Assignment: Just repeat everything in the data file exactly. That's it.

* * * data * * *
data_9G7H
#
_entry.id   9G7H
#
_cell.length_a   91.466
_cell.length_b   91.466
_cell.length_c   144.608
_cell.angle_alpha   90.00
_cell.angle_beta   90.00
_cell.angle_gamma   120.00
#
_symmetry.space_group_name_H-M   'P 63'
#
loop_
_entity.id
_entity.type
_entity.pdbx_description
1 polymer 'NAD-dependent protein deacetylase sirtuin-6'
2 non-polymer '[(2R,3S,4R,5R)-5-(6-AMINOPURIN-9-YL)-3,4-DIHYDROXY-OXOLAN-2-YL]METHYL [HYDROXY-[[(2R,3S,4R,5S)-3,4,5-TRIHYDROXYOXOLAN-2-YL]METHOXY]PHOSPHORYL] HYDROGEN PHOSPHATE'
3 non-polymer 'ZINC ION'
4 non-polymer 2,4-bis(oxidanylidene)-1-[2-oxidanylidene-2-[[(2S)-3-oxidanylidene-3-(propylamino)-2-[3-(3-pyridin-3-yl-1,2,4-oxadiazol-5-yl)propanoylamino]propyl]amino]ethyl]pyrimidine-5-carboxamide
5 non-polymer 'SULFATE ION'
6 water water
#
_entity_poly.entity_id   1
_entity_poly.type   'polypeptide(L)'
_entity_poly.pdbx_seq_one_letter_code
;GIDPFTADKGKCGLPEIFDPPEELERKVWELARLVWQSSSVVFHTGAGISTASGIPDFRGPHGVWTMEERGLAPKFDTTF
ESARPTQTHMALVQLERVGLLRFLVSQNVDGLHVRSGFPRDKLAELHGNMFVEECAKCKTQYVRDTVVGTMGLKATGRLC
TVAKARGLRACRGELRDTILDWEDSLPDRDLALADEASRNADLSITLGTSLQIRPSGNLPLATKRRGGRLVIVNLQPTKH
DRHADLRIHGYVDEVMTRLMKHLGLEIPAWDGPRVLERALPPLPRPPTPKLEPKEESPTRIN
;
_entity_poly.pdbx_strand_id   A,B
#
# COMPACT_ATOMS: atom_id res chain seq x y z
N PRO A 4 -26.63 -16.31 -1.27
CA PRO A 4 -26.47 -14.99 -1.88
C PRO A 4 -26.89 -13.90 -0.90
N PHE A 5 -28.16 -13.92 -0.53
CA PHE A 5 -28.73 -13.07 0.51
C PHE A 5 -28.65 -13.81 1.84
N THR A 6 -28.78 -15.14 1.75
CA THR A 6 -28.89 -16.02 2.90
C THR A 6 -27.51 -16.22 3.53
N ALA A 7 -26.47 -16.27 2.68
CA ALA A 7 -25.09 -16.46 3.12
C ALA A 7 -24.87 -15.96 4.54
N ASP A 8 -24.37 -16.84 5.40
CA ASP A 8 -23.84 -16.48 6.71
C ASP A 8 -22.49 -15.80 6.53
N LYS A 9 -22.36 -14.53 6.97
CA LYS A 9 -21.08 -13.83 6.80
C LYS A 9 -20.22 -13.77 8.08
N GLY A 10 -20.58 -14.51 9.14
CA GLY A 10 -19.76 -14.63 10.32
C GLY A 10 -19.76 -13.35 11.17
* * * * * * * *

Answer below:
data_9G7H
#
_entry.id   9G7H
#
_cell.length_a   91.466
_cell.length_b   91.466
_cell.length_c   144.608
_cell.angle_alpha   90.00
_cell.angle_beta   90.00
_cell.angle_gamma   120.00
#
_symmetry.space_group_name_H-M   'P 63'
#
loop_
_entity.id
_entity.type
_entity.pdbx_description
1 polymer 'NAD-dependent protein deacetylase sirtuin-6'
2 non-polymer '[(2R,3S,4R,5R)-5-(6-AMINOPURIN-9-YL)-3,4-DIHYDROXY-OXOLAN-2-YL]METHYL [HYDROXY-[[(2R,3S,4R,5S)-3,4,5-TRIHYDROXYOXOLAN-2-YL]METHOXY]PHOSPHORYL] HYDROGEN PHOSPHATE'
3 non-polymer 'ZINC ION'
4 non-polymer 2,4-bis(oxidanylidene)-1-[2-oxidanylidene-2-[[(2S)-3-oxidanylidene-3-(propylamino)-2-[3-(3-pyridin-3-yl-1,2,4-oxadiazol-5-yl)propanoylamino]propyl]amino]ethyl]pyrimidine-5-carboxamide
5 non-polymer 'SULFATE ION'
6 water water
#
_entity_poly.entity_id   1
_entity_poly.type   'polypeptide(L)'
_entity_poly.pdbx_seq_one_letter_code
;GIDPFTADKGKCGLPEIFDPPEELERKVWELARLVWQSSSVVFHTGAGISTASGIPDFRGPHGVWTMEERGLAPKFDTTF
ESARPTQTHMALVQLERVGLLRFLVSQNVDGLHVRSGFPRDKLAELHGNMFVEECAKCKTQYVRDTVVGTMGLKATGRLC
TVAKARGLRACRGELRDTILDWEDSLPDRDLALADEASRNADLSITLGTSLQIRPSGNLPLATKRRGGRLVIVNLQPTKH
DRHADLRIHGYVDEVMTRLMKHLGLEIPAWDGPRVLERALPPLPRPPTPKLEPKEESPTRIN
;
_entity_poly.pdbx_strand_id   A,B
#
# COMPACT_ATOMS: atom_id res chain seq x y z
N PRO A 4 -26.63 -16.31 -1.27
CA PRO A 4 -26.47 -14.99 -1.88
C PRO A 4 -26.89 -13.90 -0.90
N PHE A 5 -28.16 -13.92 -0.53
CA PHE A 5 -28.73 -13.07 0.51
C PHE A 5 -28.65 -13.81 1.84
N THR A 6 -28.78 -15.14 1.75
CA THR A 6 -28.89 -16.02 2.90
C THR A 6 -27.51 -16.22 3.53
N ALA A 7 -26.47 -16.27 2.68
CA ALA A 7 -25.09 -16.46 3.12
C ALA A 7 -24.87 -15.96 4.54
N ASP A 8 -24.37 -16.84 5.40
CA ASP A 8 -23.84 -16.48 6.71
C ASP A 8 -22.49 -15.80 6.53
N LYS A 9 -22.36 -14.53 6.97
CA LYS A 9 -21.08 -13.83 6.80
C LYS A 9 -20.22 -13.77 8.08
N GLY A 10 -20.58 -14.51 9.14
CA GLY A 10 -19.76 -14.63 10.32
C GLY A 10 -19.76 -13.35 11.17